Andy Flower wants England to sharpen up after being "sloppy" and suffering from some "soft dismissals" in their defeat to a New Zealand XI in Queenstown.
The coach was disappointed with aspects of his side's performance in their three-wicket defeat ahead of the first Test starting on Tuesday [2130 GMT].
"It was a timely lesson that if you are slightly off your game you can lose to both Test and 'A' sides," he said.
"I hope to see us a lot sharper for the first Test."
Ian Bell's century helped England post 426 all out in their first innings but the tourists' bowlers struggled as New Zealand replied with 349-7 declared.
It took a belligerent half-century from Matt Prior to save England's blushes in their second innings before the Kiwis chased down 334 on the final day.
"It was an excellent game of cricket, but it was not ideal losing it," said Flower. "Some of the young New Zealand players played really well and I thought we were sloppy in some areas - poor with the ball in the first innings and there were a couple of soft dismissals.
"Bell and Prior batted beautifully, which augers well for the Test series, and we got better with the ball in the second innings, which was nice to see. There is a little rustiness that we have to work through.
"One warm-up game isn't ideal, but it is what we have been given. Our guys have been on the road for almost four months now - those who have played all three forms of the game - and you cannot play constantly for 12 months.
"Sometimes the preparation schedules are not going to be perfect, so part of the skill of being an international sportsperson is being able to adapt where necessary."
Some pundits have suggested the emergence of Joe Root might see the Yorkshire batsman replace Nick Compton at the top of the order with Jonny Bairstow slotting in at number six.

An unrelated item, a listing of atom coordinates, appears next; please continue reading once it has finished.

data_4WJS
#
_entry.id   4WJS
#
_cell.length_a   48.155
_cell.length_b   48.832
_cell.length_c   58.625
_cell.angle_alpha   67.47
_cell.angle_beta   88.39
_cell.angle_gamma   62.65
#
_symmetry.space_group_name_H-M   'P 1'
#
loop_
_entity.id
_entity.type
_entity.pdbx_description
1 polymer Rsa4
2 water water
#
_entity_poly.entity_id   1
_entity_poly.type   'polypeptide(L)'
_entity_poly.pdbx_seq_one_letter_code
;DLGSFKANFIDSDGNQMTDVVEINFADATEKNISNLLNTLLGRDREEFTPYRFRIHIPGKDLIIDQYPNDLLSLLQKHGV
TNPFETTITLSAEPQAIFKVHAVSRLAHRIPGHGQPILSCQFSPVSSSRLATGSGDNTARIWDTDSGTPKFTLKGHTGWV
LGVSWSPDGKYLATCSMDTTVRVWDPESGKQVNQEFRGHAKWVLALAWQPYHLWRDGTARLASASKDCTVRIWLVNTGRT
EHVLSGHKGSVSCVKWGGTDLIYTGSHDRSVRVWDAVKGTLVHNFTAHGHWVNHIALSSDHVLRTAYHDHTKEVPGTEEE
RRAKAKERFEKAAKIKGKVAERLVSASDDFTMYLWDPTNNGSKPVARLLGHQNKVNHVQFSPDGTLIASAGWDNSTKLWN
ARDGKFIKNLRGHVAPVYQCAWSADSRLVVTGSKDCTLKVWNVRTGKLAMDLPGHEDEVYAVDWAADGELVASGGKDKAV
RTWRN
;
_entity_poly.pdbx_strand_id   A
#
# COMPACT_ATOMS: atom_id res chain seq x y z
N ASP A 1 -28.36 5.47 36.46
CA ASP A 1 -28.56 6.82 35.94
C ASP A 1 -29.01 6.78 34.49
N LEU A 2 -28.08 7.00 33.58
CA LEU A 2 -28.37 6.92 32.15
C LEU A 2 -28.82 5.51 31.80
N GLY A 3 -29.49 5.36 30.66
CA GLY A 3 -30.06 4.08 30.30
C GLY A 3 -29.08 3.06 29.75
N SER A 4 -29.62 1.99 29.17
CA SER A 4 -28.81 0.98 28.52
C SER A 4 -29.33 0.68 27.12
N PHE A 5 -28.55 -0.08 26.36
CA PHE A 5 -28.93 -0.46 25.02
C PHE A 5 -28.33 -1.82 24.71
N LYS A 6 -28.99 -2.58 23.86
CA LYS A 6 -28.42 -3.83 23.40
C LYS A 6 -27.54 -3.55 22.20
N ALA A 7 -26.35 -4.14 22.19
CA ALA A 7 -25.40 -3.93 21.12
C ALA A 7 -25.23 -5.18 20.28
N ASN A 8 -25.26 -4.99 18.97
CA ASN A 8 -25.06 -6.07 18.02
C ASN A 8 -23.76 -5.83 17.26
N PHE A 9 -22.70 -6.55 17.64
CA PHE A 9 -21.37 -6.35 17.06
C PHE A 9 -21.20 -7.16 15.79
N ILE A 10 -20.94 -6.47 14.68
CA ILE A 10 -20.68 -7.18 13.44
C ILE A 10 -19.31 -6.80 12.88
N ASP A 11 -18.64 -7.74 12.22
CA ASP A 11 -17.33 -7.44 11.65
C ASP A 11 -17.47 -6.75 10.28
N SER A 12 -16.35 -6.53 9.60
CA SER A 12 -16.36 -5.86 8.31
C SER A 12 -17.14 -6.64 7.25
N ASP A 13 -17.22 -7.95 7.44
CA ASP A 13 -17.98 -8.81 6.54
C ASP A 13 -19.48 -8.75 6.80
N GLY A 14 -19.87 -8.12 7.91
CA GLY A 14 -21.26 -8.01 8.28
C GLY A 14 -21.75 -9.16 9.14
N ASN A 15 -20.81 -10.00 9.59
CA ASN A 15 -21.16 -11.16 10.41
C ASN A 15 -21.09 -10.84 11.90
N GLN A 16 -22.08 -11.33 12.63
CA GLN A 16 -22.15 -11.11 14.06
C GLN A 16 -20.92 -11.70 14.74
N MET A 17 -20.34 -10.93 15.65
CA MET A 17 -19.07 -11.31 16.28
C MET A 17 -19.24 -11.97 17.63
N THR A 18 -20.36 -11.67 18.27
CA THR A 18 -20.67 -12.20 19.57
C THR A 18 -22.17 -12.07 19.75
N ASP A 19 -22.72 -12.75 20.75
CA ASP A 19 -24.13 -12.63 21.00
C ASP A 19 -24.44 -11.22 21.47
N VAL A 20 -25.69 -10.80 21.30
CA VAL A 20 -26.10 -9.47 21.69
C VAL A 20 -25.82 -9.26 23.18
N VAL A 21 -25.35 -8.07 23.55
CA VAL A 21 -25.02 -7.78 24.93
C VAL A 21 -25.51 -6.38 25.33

Compton managed a combined total of 22 runs in the warm-up match in Queenstown, but Flower hinted the Somerset batsman deserves a longer stay in the team based on his performances in India before Christmas when he scored 208 runs in the four Test matches.
"Nick did some excellent things in India," said Flower. "He had some difficult conditions to deal with, like opening against spin on turning pitches and the pressure of playing in India in front of big crowds.
"I thought he handled himself really well over there, and in the warm-up match here he got 20 in the first innings when the ball was darting around.
"Let's see how he goes in the future because I think he is a strong young man with a solid technique."
England will play three back-to-back matches in New Zealand and two of their bowlers - Stuart Broad and Graeme Swann - have been struggling with injury in the last few months.
Broad, in particular, is a concern after it was revealed he could be forced to play for the rest of his career with the pain of a persistent heel injury.
However, Flower is confident that both men will be ready to face the Kiwis in Dunedin.
"Bowling is a tough profession and the pressures which are put on the body are extreme," said Flower. "But Stuart's heel has responded really well to the treatment that he has had, the rest he has been given and he came through the last four-day game really well.
"He got better and better with the ball and looked in much better rhythm towards the end of the fourth day. We are hopeful that the heel problem he has had will, with consistent treatment, disappear in time.
"Graeme had serious problems with his bowling elbow four years ago and he had a successful operation. Since then, he has constantly had to bowl with little niggles in that area and he has always managed it well. We hope he will be fully fit for the first Test too."